Review: Three Hours Late by Nicole Trope

 

Title: Three Hours Late

Author: Nicole Trope

Published: Allen & Unwin June 2013

Read an Extract

Status: Read from May 30 to June 01, 2013 — I own a copy {Courtesy the author}

My Thoughts:

Three Hours Late is the second heart wrenching novel by author Nicole Trope. Having been blown away by her debut, The Boy Under the Table, I had high expectations for this follow up and I wasn’t disappointed.

After Liz hugs her toddler son goodbye and watches him leave with her estranged husband for an access visit, she leans against the door and berates herself for her weaknesses. Despite finding the courage to leave her volatile husband, Liz is still reluctant to let go of the man he can be when not hurling demands, insults and punches at her. Standing there, she resolves to be stronger, when Alex returns Luke at 2 o’clock they will talk and Liz will make sure he understands their marriage is over. But Alex is late and as Liz frantically watches the time pass she begins to wonder just how far Alex will go to punish her.

I read Three Hours Late with a breathless sense of anticipation. From the moment Alex fails to return with Luke on time, the tension is unbearable as the minutes tick by.

It’s with keen insight and compassion that Trope unravels the thought process of an abused woman, laying bare Liz’s battered psyche to reveal the history of her marriage and her confusion and shame about its collapse. Though it may be politically incorrect, I have to admit my sympathy for Liz was tempered by my frustration with many of the choices she makes. Intellectually I understand how the dynamic of domestic violence develops but at the same time it is incomprehensible to me that women allow the cycle to repeat ad nauseum.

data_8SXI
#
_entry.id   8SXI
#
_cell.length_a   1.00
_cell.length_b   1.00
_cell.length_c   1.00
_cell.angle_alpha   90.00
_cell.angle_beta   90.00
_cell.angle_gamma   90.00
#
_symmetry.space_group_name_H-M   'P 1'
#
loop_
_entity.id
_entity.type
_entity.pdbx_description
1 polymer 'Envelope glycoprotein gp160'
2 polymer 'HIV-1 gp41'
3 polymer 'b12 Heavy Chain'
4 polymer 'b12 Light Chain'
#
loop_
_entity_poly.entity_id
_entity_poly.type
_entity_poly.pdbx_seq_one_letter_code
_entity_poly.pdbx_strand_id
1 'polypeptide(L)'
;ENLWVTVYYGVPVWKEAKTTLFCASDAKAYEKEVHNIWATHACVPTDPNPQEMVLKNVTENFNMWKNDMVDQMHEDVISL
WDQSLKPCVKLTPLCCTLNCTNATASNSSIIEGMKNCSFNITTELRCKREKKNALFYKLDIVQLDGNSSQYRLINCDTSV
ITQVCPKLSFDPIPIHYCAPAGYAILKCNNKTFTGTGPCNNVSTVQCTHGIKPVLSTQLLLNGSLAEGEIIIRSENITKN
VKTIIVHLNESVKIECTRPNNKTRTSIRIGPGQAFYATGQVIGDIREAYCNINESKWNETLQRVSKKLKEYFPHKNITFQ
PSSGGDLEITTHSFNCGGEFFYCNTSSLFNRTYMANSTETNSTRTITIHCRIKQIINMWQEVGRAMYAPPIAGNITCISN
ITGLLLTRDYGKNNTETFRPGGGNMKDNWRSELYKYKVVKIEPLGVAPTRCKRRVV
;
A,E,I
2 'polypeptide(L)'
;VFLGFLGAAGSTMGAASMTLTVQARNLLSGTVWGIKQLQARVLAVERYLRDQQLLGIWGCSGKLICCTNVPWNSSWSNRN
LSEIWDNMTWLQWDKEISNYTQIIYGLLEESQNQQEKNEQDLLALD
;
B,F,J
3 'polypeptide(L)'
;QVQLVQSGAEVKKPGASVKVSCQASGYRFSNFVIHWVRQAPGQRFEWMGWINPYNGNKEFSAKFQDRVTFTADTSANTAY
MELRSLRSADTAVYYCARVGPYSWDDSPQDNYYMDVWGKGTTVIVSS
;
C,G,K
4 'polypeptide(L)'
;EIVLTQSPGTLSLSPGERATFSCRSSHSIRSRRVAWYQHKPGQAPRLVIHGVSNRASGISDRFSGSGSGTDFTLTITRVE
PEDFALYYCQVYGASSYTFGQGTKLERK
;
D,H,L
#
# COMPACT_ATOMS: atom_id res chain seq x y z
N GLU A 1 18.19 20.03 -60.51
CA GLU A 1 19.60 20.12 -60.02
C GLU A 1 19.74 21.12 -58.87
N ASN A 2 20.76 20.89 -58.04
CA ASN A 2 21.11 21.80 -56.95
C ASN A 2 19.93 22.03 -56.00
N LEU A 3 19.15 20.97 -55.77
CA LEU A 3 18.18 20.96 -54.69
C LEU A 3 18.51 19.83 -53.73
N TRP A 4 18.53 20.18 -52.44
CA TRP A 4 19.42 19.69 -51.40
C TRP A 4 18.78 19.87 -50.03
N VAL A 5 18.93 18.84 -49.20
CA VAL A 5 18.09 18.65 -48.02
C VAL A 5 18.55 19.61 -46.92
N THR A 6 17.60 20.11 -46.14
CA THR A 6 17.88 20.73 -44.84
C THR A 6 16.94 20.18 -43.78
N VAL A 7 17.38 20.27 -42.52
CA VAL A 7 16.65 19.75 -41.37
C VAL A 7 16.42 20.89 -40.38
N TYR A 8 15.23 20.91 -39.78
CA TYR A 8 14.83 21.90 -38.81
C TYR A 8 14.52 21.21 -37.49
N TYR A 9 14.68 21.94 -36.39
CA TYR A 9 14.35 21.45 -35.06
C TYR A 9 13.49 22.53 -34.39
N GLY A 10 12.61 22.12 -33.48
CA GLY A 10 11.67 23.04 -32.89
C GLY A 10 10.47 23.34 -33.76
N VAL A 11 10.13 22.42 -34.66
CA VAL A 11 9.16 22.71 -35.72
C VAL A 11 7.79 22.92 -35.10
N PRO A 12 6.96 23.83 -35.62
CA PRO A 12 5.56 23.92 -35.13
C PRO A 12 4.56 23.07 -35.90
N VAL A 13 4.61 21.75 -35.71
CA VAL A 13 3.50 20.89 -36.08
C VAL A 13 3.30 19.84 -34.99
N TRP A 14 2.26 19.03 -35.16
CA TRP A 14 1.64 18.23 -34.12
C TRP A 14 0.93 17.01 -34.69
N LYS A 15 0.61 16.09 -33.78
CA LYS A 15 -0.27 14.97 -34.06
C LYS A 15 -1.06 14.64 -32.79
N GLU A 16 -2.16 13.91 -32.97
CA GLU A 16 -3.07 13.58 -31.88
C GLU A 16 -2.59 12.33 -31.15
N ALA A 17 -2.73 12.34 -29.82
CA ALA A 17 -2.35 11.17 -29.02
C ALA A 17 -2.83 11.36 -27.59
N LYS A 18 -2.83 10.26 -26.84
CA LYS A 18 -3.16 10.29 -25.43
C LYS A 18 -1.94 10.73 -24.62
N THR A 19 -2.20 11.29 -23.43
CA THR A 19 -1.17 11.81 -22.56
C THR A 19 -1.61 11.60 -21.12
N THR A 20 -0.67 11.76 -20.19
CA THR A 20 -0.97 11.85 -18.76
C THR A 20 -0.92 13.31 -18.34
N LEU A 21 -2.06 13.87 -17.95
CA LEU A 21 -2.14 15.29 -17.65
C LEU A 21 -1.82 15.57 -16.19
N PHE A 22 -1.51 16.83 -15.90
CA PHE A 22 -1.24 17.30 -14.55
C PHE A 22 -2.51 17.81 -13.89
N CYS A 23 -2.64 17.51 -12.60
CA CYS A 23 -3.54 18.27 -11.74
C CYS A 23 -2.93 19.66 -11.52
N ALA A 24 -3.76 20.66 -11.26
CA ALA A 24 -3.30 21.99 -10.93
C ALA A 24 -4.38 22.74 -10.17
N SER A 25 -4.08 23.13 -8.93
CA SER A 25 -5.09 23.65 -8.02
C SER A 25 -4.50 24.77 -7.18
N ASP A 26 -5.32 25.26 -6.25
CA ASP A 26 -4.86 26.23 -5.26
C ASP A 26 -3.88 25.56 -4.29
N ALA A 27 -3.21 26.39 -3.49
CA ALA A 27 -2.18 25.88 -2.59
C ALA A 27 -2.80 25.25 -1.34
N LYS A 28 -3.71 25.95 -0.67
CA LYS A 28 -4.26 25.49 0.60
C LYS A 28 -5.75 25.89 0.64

Incredibly, I actually developed some sense of empathy for Alex. His background reveals his actions perpetuate the cycle of misogyny and domestic violence that destroyed his own parents marriage. Yet Alex’s breathtaking lack of self awareness is both pitiable and infuriating. I think Trope is brave to give Alex a voice that brings some balance the horror of the situation, it is more comfortable to believe Alex is a monster than simply a troubled man drowning in emotional pain.

The narrative is also shared by members of Liz’s family, members of her domestic violence support group and the police who provide different perspectives on the issues that contribute to and perpetuate domestic violence, and its distressing consequences.

Three Hours Late is a compelling and confronting novel, probing an emotive issue with sensitivity. Though a novel skewed towards an adult audience, I think this should be compulsory reading for mature teens who could benefit enormously from Liz’s hindsight. I found Three Hours Late impossible to put down and I recommend it without hesitation.

Available to Purchase

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6 Comments (+add yours?)

  1. Paula
    Jun 05, 2013 @ 14:32:42

    Great review Shelleyrae – I read “Broken” and “Sticks & Stones” by Ilsa Evans (another great Aussie female author) a couple of years back and found them to be highly emotional reads. I’m fortunate to never have been in a situation like this and I think it’s something you can’t possibly even try to understand without having been there yourself.

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  2. 1girl2manybooks
    Jun 05, 2013 @ 19:14:17

    I cannot wait to read this!

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  3. Heidi
    Jun 05, 2013 @ 22:36:32

    Sounds great – will have to put on the ever growing tbr list. =:>))

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  4. Teddyree
    Jun 17, 2013 @ 14:25:59

    Great review Shelleyrae, I must, must read this one. Emotional and unputdownable sounds right up my alley!

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  5. Trackback: Stuff on Sundays: 50 Books You Can’t Put Down | book'd out
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